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Editorial articles

November 2004 Br J Cardiol (Acute Interv Cardiol) 2004;11:AIC 77–AIC 79

The potential role for recombinant factor VIIa in cardiac surgery

Paul Diprose, Ravi Gill

Abstract

Recombinant factor VIIa (rFVIIa, Novoseven®, Novo
Nordisk®, Denmark) is established for the management
of bleeding episodes in haemophiliac patients with inhibitors.
Interest has been growing in the use of this drug
for the management of severe intractable bleeding following
major trauma and surgery.

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September 2004 Br J Cardiol 2004;11:347-9

Fashioning a new approach to heart disease in women

Vahini V Naidoo

Abstract

Implementation of new evidence-based guidelines is one of
the most daunting tasks facing healthcare professionals
today, and in order to meet this challenge we need to be
well informed and to inform our patients.

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September 2004 Br J Cardiol 2004;11:343-5

Low haemoglobin in patients with chronic heart failure: common but commonly ignored

Paul R Kalra

Abstract

Although studies from two decades ago documented
the association of low haemoglobin with chronic
heart failure (CHF), the potential for an important
pathophysiological link has largely been ignored until recently.
In 2000 Silverberg and colleagues reported on a cohort of
patients (n=142) attending a specialist nephro-cardiology clinic.
1 Anaemia (haemoglobin < 12 g/dL) was present in over half the patients and was associated with symptom severity.

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September 2004 Br J Cardiol 2004;11:339-41

NICE try but a long way to go in heart failure

Andrew Owen

Abstract

The pharmacological treatment of patients with chronic
heart failure has changed dramatically over the past 25
years. This change began with the demonstration of
the beneficial effects of the combination of hydralazine and
isosorbide dinitrate in the V-HeFT-I (Veterans Administration
Co-operative Study) trial.

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July 2004 Br J Cardiol (Acute Interv Cardiol) 2004;11:AIC 35–AIC 37

Follow-on angioplasty via the radial artery – a personal view

Nicholas MK Robinson

Abstract

The benefits of transradial coronary intervention (TRI)
over transfemoral (TFI) are becoming increasingly
recognised. In the United Kingdom, an increasing
number of interventions are being performed by the radial
approach and courses supporting this approach are now well
developed.

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July 2004 Br J Cardiol (Acute Interv Cardiol) 2004;11:AIC 38–AIC 40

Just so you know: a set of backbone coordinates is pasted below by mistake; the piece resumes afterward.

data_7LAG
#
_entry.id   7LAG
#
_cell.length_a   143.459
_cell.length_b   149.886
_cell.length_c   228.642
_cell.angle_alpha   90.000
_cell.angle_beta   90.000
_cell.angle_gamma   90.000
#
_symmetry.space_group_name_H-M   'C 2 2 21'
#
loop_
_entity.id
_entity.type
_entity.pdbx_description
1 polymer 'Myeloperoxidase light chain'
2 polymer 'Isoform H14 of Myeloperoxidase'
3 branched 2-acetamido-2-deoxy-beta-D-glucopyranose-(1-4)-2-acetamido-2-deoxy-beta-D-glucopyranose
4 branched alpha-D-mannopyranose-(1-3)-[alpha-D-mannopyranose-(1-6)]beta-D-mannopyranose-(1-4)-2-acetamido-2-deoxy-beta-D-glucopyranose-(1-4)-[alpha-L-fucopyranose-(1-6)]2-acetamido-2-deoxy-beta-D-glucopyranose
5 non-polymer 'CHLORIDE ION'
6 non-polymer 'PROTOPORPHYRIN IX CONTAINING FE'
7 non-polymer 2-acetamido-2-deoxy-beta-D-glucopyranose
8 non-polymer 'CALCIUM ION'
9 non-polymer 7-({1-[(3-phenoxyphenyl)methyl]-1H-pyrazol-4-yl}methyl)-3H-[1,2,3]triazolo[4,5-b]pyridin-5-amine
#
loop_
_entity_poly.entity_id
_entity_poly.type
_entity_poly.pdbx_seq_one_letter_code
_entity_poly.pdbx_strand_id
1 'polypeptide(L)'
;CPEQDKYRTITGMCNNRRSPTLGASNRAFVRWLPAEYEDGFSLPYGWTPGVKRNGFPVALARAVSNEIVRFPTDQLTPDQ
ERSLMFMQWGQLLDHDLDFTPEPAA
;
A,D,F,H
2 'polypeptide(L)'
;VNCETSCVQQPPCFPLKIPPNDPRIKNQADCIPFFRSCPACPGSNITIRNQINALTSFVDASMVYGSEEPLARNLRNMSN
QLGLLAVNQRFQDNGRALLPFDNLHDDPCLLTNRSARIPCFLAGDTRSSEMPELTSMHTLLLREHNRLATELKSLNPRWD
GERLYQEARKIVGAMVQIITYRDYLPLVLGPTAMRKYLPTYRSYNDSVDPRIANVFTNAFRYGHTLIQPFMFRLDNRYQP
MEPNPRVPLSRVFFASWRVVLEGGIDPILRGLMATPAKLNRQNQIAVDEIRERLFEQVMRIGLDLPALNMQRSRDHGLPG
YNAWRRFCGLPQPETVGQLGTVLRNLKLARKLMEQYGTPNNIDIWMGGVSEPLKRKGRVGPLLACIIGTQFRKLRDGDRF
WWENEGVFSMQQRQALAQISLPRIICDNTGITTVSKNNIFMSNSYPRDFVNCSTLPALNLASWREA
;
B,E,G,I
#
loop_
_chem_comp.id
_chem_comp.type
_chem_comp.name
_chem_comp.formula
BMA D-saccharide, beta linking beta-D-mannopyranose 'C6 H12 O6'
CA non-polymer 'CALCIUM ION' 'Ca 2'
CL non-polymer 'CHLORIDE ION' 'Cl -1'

Statin therapy following percutaneous coronary revascularisation: time to make LIPS stick?

Arun Natarajan, Scott A Gall, Azfar Zaman

Abstract

The success of the 3-hydroxy-3-methylglutaryl-coenzyme
A reductase inhibitors (statins) in ameliorating
atherothrombotic events is firmly established. Large
randomised controlled clinical trials have consistently (and
unequivocally) demonstrated a beneficial role in reducing
coronary events and total mortality in patients with advanced
coronary artery disease (CAD).

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July 2004 Br J Cardiol 2004;11:261-2

Living with an ICD – the price of saving a life

Violet R Henry, Sharon Smart, Salma Akram, Katherine McGrath, Ian Wright, Sophie Blackman, Nicholas S Peters

Abstract

Most treatments administered to patients act to relieve symptoms. But in the name of saving life,
having an implanted cardioverter defibrillator (ICD) leaves the patient prone to unpredictable episodes of
symptoms including collapse, and abrupt and explosive chest pain, of which the informed patient may live in
persistent fear.

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May 2004 Br J Cardiol 2004;11:175-8

General practitioners with a special interest

David Fitzmaurice

Abstract

Despite many attempts at reform, there has been a persistent
shortfall in the number of consultant cardiologists.
As long ago as 1985, the conservative recommendation
was made that each general hospital should have
at least one physician, practising general medicine but
having a special expertise and training in cardiology.

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March 2004 Br J Cardiol 2004;11:93

OTC statins – an ethical test case

Peter Stott

Abstract

Statins are currently provided at NHS expense for patients
with coronary heart disease (CHD), diabetes and those
whose coronary risk is greater than 3% per year.

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March 2004 Br J Cardiol 2004;11:89-91

OTC statins: the implications for primary prevention in the UK

Rubin Minhas

Abstract

The difficulty in delivering a viable primary prevention
policy has been evident ever since the publication of
the National Service Framework for Coronary Heart
Disease (NSF-CHD).

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